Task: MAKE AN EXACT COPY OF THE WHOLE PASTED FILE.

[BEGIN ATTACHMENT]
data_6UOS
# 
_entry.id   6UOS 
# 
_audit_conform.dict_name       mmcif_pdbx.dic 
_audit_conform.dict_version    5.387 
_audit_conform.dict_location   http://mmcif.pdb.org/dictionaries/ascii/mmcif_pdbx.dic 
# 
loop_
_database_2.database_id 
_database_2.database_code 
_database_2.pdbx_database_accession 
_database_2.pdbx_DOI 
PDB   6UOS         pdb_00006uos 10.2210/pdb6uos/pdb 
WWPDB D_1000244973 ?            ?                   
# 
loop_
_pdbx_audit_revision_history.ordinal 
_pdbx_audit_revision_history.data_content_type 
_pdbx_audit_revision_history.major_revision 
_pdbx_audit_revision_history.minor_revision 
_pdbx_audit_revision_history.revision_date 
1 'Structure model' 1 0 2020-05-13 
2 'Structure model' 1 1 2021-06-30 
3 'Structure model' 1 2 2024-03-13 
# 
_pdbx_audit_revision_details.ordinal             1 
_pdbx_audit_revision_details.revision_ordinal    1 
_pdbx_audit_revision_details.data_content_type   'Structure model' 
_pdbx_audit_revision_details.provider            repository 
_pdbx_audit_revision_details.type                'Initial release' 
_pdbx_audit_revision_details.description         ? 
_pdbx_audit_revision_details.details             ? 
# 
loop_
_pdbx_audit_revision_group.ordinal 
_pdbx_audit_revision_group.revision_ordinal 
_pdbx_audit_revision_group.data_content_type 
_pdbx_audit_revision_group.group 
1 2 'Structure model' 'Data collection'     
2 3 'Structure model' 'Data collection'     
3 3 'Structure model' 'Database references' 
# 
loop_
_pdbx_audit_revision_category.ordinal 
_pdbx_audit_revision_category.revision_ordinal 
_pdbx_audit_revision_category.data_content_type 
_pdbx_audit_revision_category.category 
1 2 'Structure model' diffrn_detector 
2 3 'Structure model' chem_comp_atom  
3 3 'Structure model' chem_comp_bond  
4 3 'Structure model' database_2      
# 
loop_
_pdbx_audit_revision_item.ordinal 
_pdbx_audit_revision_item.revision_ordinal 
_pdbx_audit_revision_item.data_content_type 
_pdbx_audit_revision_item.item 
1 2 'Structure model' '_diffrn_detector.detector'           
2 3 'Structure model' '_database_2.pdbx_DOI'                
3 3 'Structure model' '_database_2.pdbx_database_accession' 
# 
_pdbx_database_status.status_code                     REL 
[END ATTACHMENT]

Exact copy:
data_6UOS
# 
_entry.id   6UOS 
# 
_audit_conform.dict_name       mmcif_pdbx.dic 
_audit_conform.dict_version    5.387 
_audit_conform.dict_location   http://mmcif.pdb.org/dictionaries/ascii/mmcif_pdbx.dic 
# 
loop_
_database_2.database_id 
_database_2.database_code 
_database_2.pdbx_database_accession 
_database_2.pdbx_DOI 
PDB   6UOS         pdb_00006uos 10.2210/pdb6uos/pdb 
WWPDB D_1000244973 ?            ?                   
# 
loop_
_pdbx_audit_revision_history.ordinal 
_pdbx_audit_revision_history.data_content_type 
_pdbx_audit_revision_history.major_revision 
_pdbx_audit_revision_history.minor_revision 
_pdbx_audit_revision_history.revision_date 
1 'Structure model' 1 0 2020-05-13 
2 'Structure model' 1 1 2021-06-30 
3 'Structure model' 1 2 2024-03-13 
# 
_pdbx_audit_revision_details.ordinal             1 
_pdbx_audit_revision_details.revision_ordinal    1 
_pdbx_audit_revision_details.data_content_type   'Structure model' 
_pdbx_audit_revision_details.provider            repository 
_pdbx_audit_revision_details.type                'Initial release' 
_pdbx_audit_revision_details.description         ? 
_pdbx_audit_revision_details.details             ? 
# 
loop_
_pdbx_audit_revision_group.ordinal 
_pdbx_audit_revision_group.revision_ordinal 
_pdbx_audit_revision_group.data_content_type 
_pdbx_audit_revision_group.group 
1 2 'Structure model' 'Data collection'     
2 3 'Structure model' 'Data collection'     
3 3 'Structure model' 'Database references' 
# 
loop_
_pdbx_audit_revision_category.ordinal 
_pdbx_audit_revision_category.revision_ordinal 
_pdbx_audit_revision_category.data_content_type 
_pdbx_audit_revision_category.category 
1 2 'Structure model' diffrn_detector 
2 3 'Structure model' chem_comp_atom  
3 3 'Structure model' chem_comp_bond  
4 3 'Structure model' database_2      
# 
loop_
_pdbx_audit_revision_item.ordinal 
_pdbx_audit_revision_item.revision_ordinal 
_pdbx_audit_revision_item.data_content_type 
_pdbx_audit_revision_item.item 
1 2 'Structure model' '_diffrn_detector.detector'           
2 3 'Structure model' '_database_2.pdbx_DOI'                
3 3 'Structure model' '_database_2.pdbx_database_accession' 
# 
_pdbx_database_status.status_code                     REL 